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FALL PROTECTION ANCHORS

FALL PROTECTION ANCHORS

(OP)
Hi, One of our contractor suggested to install fusion roof anchors instead of the conventional fixed davit posts for fall protection. The advantage of using this anchor is the tension force in the attachment system to roof structure is not a lot as the fusion post will tip over at 1000 lbs. and will load parallel to the roof beyond 1000 lbs. you may refer to the following for a typical product. Does anyone have experience with this type of product? Did you ever install this product in any of your project?

RE: FALL PROTECTION ANCHORS

Looks neat... but, I'd be reluctant to trust my life with standing seam attachment...

Dik

RE: FALL PROTECTION ANCHORS

(OP)
Agreed. Also, I thought, do we need a certification of this product or a PE stamped drawings as a new technique is used to reduce the tension in the anchors and on roof structure.

RE: FALL PROTECTION ANCHORS

While this widget may be able to resist a fall hazard load, the weak link is probably the supporting structure. The literature does not state what fall hazard load the device can resist, it simply says that it is engaged at a load of 1000 lb. Is this thing capable of resisting the OSHA 5000 lb fall hazard/tie off load?

RE: FALL PROTECTION ANCHORS

Yeah, I'd be pretty worried that the connections between the standing seam and whatever supports it wouldn't be adequate. In situ load testing would be attractive.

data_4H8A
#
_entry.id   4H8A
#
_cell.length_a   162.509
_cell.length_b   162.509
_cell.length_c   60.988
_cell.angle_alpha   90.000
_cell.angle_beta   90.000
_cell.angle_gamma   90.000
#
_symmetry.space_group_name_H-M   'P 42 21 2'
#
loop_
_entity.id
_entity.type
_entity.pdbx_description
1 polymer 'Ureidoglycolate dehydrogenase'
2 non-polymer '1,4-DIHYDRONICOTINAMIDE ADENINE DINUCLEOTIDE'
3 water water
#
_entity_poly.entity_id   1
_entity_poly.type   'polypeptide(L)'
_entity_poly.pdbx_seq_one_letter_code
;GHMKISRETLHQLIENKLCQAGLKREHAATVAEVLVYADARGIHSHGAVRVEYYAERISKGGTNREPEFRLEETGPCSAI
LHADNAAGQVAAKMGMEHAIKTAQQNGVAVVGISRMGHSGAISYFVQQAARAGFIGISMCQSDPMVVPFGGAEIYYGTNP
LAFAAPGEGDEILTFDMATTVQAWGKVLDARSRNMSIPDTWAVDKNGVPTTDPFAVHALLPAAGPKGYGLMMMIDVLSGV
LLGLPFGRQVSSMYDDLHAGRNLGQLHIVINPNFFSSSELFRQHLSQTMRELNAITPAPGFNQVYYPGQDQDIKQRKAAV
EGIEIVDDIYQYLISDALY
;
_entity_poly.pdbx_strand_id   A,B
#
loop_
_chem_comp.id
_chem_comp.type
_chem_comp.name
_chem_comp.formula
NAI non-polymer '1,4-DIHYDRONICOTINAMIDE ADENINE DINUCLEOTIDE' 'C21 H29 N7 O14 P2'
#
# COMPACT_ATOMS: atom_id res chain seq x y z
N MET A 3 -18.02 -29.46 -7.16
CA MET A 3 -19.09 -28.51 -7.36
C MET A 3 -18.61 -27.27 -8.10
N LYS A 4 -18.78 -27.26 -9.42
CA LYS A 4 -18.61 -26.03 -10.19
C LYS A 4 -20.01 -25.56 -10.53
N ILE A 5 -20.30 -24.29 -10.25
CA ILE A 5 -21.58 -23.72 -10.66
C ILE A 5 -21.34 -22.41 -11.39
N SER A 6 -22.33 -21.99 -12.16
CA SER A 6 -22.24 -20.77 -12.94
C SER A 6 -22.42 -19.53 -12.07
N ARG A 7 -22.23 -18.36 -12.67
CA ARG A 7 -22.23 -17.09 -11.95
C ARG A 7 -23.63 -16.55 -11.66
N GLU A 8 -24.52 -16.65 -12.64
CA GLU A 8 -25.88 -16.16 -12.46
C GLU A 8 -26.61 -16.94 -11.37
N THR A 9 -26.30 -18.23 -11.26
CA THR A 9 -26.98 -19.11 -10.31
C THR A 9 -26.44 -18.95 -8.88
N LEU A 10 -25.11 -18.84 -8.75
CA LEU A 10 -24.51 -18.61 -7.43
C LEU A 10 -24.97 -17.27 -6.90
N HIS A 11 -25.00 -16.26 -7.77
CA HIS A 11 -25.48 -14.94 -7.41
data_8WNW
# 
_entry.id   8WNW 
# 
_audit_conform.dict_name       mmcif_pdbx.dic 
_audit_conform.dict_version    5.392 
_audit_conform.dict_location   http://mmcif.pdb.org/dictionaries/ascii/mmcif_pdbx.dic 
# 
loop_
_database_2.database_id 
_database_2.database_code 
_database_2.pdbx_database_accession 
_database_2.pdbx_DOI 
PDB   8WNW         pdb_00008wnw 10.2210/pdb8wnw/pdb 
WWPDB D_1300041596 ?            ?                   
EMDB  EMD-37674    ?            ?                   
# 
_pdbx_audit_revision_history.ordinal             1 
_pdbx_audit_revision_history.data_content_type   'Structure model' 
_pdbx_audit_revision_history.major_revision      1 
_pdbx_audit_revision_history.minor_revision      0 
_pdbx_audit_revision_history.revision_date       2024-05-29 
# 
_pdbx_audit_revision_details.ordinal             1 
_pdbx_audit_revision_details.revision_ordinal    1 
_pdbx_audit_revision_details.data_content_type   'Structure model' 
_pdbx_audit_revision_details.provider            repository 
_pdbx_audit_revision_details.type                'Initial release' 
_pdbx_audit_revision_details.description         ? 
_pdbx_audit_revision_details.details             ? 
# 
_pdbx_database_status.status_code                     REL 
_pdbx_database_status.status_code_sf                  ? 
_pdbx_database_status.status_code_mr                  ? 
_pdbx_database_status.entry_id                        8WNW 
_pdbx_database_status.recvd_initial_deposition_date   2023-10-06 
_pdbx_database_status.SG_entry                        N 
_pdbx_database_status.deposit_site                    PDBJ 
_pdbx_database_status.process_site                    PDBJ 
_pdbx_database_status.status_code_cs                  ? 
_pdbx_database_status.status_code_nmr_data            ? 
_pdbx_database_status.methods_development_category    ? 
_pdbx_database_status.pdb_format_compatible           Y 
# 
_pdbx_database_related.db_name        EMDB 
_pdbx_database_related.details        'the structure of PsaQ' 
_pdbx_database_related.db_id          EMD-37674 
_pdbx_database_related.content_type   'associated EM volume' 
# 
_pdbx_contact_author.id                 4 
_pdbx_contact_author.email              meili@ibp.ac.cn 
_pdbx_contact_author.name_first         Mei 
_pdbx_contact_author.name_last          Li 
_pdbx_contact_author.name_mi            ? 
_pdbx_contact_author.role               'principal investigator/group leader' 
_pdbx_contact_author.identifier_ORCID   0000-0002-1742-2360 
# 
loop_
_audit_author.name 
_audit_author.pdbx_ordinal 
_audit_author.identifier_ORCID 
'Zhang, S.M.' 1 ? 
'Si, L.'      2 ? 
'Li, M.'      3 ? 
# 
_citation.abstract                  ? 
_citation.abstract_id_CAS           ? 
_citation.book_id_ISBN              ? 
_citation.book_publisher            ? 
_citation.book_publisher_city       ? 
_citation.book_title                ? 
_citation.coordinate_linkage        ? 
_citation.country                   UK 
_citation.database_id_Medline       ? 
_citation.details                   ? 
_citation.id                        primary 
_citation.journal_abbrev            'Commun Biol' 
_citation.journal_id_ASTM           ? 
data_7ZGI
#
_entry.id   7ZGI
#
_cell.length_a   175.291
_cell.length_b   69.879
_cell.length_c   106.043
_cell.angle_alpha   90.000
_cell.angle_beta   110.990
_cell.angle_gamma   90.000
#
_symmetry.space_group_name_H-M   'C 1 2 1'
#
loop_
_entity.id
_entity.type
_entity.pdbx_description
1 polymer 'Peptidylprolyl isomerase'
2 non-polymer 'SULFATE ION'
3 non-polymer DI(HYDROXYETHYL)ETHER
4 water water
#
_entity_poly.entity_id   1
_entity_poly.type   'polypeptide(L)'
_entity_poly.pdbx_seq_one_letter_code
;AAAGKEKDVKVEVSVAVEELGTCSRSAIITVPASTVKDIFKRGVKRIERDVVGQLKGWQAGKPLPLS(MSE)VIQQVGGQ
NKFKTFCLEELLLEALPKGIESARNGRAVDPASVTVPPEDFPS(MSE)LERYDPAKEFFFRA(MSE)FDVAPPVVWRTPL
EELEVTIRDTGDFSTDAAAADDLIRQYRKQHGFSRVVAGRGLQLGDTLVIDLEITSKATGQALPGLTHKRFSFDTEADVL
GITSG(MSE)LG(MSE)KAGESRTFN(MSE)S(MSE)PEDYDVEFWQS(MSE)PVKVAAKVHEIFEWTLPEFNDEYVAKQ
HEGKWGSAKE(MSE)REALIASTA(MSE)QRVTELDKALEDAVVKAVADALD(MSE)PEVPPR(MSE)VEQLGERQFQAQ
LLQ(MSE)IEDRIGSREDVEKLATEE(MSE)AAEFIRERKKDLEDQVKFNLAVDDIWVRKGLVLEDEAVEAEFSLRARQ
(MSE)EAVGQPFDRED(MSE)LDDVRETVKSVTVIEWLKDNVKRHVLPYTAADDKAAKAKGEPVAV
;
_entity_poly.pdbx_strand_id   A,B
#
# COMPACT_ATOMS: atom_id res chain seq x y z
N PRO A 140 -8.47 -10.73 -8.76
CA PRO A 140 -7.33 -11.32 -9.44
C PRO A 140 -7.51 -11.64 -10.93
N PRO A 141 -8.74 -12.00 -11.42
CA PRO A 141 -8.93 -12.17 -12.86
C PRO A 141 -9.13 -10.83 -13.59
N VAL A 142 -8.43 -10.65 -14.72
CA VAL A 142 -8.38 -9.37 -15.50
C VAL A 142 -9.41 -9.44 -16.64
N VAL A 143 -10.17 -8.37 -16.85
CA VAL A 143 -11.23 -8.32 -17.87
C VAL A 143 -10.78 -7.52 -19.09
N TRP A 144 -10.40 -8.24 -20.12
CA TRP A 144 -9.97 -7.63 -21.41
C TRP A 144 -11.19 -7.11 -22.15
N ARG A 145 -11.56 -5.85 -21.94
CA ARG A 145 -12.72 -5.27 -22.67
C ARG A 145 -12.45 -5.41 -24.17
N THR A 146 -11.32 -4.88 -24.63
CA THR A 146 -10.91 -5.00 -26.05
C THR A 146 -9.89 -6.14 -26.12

I like to debate structural engineering theory -- a lot. If I challenge you on something, know that I'm doing so because I respect your opinion enough to either change it or adopt it.

RE: FALL PROTECTION ANCHORS

I've actually had discussions with these people.
This was years ago but from what I recall, the light gauge deck/standing seam roof installation works well but if someone falls and it is engaged, the roofing/deck is basically destroyed. You have to replace the panel afterwards.

I'm sure the person who this is saved by will be quite thankful it works but I doubt the building owner will be too happy about fixing the roof. They didn't tell us that until we spoke with a rep.

RE: FALL PROTECTION ANCHORS

(OP)
DETStru, did you personally recommended in any of your projects?

RE: FALL PROTECTION ANCHORS

I can't say exactly where in the OSHA documentation it says this (again, it's been a few years) but they don't have to hit the 5000# capacity when you provide other means for energy dissipation. The spring (or whatever is in those anchors) extends the distance (and time) for deceleration, thus reducing the force on the roof/connection. These are tested assemblies that comply with other aspects of the OSHA requirements.

The 5000# rule comes into play when you have a rigid element that you're tying off to. Think your typical post welded to an embed plate on a concrete roof. That has to be designed for 5000# because it has no other means for dissipating the energy.

I did not end up recommending using those anchors. It was mostly cost related reasons. We designed a rigid element for the 5000# requirement.

I'm not saying the Miller product is bad. It's tested and I'm sure works just fine for protecting anyone tied off to it and definitely has applications where it works best (like existing structures). I suggest getting in touch with one of their reps and learning the pros/cons of their product so you can, at the very least, be informed for the client and make a good recommendation.

RE: FALL PROTECTION ANCHORS

We have used these anchorages several times before for industrial roofing and above-roof structural work. They have uniformly provided proper anchorage and protection. When attached to a seamed roof they do tend to distort the roof panels during a fall event. However, repairing the damage from one fall event is still much cheaper than the disaster of an unprotected fall. And no one gets hurt! If Miller says they are appropriate for your application, I would trust their advice.
For what it's worth,
Dave

Thaidavid

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